Talent Selection: The Year in Review

Posted on December 17th, 2014

4727662 Throughout 2014 the Talent Selection blog has discussed the practical and strategic issues and challenges associated with identifying, evaluating, and onboarding new employees. Over these 12 months I have covered what I consider to be the building blocks for talent selection programs.

In January I talked about Why Talent Selection Matters, including covering economic trends (e.g., falling unemployment, government downsizing) as well as data (e.g., increasing consumer confidence, sustainable economic growth) that put a spotlight on talent selection. These trends suggested the need for companies to focus on designing and maintaining rigorous, yet practical talent selection processes.

The February discussion targeted Why Companies Struggle with Talent Selection, including outlining the pros (high volume at low cost) and cons (high back-end cost) of internet candidate screening. I also summarized the four areas that companies need to focus on (i.e., criteria, techniques, integration, research), which would be explored over the ensuing months.

The March blog post, Key Criteria in the Talent Selection Process, addressed the four criteria companies should consider when evaluating and hiring new employees, including education and experience, cognitive ability, personality characteristics, and competencies (core and functional). I reminded readers that these should serve as the foundation for evaluation tools and techniques.

In April, I began the topic of evaluation techniques with an overview of the key principles of job relatedness and consistency.  The former refers to the concept of “validation”, which is a research process designed to demonstrate that performance on an assessment tool is related to performance on the job. The latter refers to the extent to which standardization and structure have been built into the talent selection process (e.g., via defining assessment tools in advance, treating all candidates in the same way, documenting scores).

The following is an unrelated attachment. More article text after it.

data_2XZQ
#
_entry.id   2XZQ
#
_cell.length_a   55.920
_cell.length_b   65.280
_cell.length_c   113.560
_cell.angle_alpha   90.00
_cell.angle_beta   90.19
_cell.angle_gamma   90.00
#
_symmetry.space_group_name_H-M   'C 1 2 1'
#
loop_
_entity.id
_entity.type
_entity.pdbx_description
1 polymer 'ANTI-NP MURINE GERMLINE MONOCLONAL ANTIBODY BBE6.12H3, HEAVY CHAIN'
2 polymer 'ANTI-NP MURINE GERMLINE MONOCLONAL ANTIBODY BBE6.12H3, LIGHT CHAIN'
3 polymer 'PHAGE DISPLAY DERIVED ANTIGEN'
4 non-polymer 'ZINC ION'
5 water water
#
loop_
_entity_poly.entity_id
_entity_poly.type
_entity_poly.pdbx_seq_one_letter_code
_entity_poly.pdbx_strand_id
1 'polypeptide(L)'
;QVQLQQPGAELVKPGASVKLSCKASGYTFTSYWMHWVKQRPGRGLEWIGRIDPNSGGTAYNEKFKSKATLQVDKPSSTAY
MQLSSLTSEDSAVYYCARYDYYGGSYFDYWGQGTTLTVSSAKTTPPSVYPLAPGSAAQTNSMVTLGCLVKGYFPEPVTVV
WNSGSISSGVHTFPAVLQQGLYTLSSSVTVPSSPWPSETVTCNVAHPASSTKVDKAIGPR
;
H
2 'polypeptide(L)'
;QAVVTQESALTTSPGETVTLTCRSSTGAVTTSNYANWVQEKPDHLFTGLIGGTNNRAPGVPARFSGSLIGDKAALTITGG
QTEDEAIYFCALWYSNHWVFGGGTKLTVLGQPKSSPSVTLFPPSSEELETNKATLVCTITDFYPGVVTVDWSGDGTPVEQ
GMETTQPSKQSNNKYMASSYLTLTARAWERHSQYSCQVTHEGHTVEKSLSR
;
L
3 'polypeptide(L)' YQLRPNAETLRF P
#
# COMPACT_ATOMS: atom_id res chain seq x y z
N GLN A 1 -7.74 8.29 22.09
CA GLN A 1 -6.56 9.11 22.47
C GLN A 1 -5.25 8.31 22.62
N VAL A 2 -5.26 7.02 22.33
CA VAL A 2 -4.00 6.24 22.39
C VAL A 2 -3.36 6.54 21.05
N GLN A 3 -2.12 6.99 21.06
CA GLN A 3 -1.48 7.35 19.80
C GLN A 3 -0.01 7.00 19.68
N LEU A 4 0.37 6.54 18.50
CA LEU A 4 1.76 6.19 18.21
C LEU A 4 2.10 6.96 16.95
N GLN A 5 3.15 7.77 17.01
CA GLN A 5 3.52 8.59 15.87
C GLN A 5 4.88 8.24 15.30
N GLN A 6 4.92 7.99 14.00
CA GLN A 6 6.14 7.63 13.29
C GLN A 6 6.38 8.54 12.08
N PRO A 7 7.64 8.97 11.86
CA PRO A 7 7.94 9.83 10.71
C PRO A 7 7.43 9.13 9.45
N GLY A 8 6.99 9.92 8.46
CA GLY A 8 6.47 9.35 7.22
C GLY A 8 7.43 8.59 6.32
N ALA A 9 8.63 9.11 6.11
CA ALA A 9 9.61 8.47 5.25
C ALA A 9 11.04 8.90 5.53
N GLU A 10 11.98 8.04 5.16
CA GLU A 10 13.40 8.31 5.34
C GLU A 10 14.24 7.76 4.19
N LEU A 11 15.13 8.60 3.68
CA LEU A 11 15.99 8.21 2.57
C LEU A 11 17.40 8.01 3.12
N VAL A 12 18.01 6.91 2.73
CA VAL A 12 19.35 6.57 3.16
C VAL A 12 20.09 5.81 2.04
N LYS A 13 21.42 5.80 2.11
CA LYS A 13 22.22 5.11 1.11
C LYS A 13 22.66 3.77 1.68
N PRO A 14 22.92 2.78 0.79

The May blog post continued the discussion of evaluation techniques by providing an overview of selection hurdles, including data describing companies’ use of common hiring tools over the last 25 years. I also provided a sample matrix to BLD088454explain how to target key criteria using multiple assessment techniques.

In June, I described the importance of stakeholder identification and engagement as a means of anticipating challenges and smoothing project execution. Stakeholder groups typically include an Executive or Steering Committee, whose members (e.g., Executive Champion, HR, Legal, Operations) approve goals and timelines and help make critical decisions; and the Implementation Committee, whose members (e.g., HR, job experts, IT/Systems) facilitate project design and implementation.

The July blog post (Making the Hire: Wishful Thinking or Objective Decision Making?) covering best practices in scoring provided an example of how to rate and then combine competency-based scores from a business case and a behavioral interview. I concluded the post with a few recommendations, including basing hiring decisions on key criteria (such as competencies) and using the data to inform the transition from candidate to new employee.

In August, I described how to evolve talent selection into an ongoing research program, including questions that the program should be able to answer as well as the requisite factors for the program (hint: criteria, evaluation techniques, consistency). I also outlined the keys to success, including identifying stakeholders, collecting data, having analytical proficiency, and being able to present results practically and efficiently.

In September and October I covered the topic of onboarding. In the first, Connecting Talent Selection and Onboarding, I called out the high failure rate of new hires – and then outlined seven questions that companies must answer correctly in order to facilitate the candidate-to-new-hire transition. In the second, Connecting Selection Results to Training and Development, I talked about why most companies fail to leverage selection data to inform new hire development – and then follow-up with an example that takes readers from assessment scores to ideas for a personal onboarding plan.

implementationLast month I discussed the importance of using customers (e.g., hiring managers) to help evaluate a company’s talent selection program. I also provided 10 key questions for companies to consider when evaluating their hiring processes. I wrapped up the post with advice on where to begin the evaluation process (e.g., high volume/high turnover jobs).

Readers: Thank you for following along throughout 2014 and for your questions and comments. It has been an enjoyable journey through talent selection. As always, I encourage you to leave your comments and questions in the text box below and to participate in a 3-minute anonymous survey.

To discuss your specific talent selection issues and challenges, please contact me at 203-817-7522.


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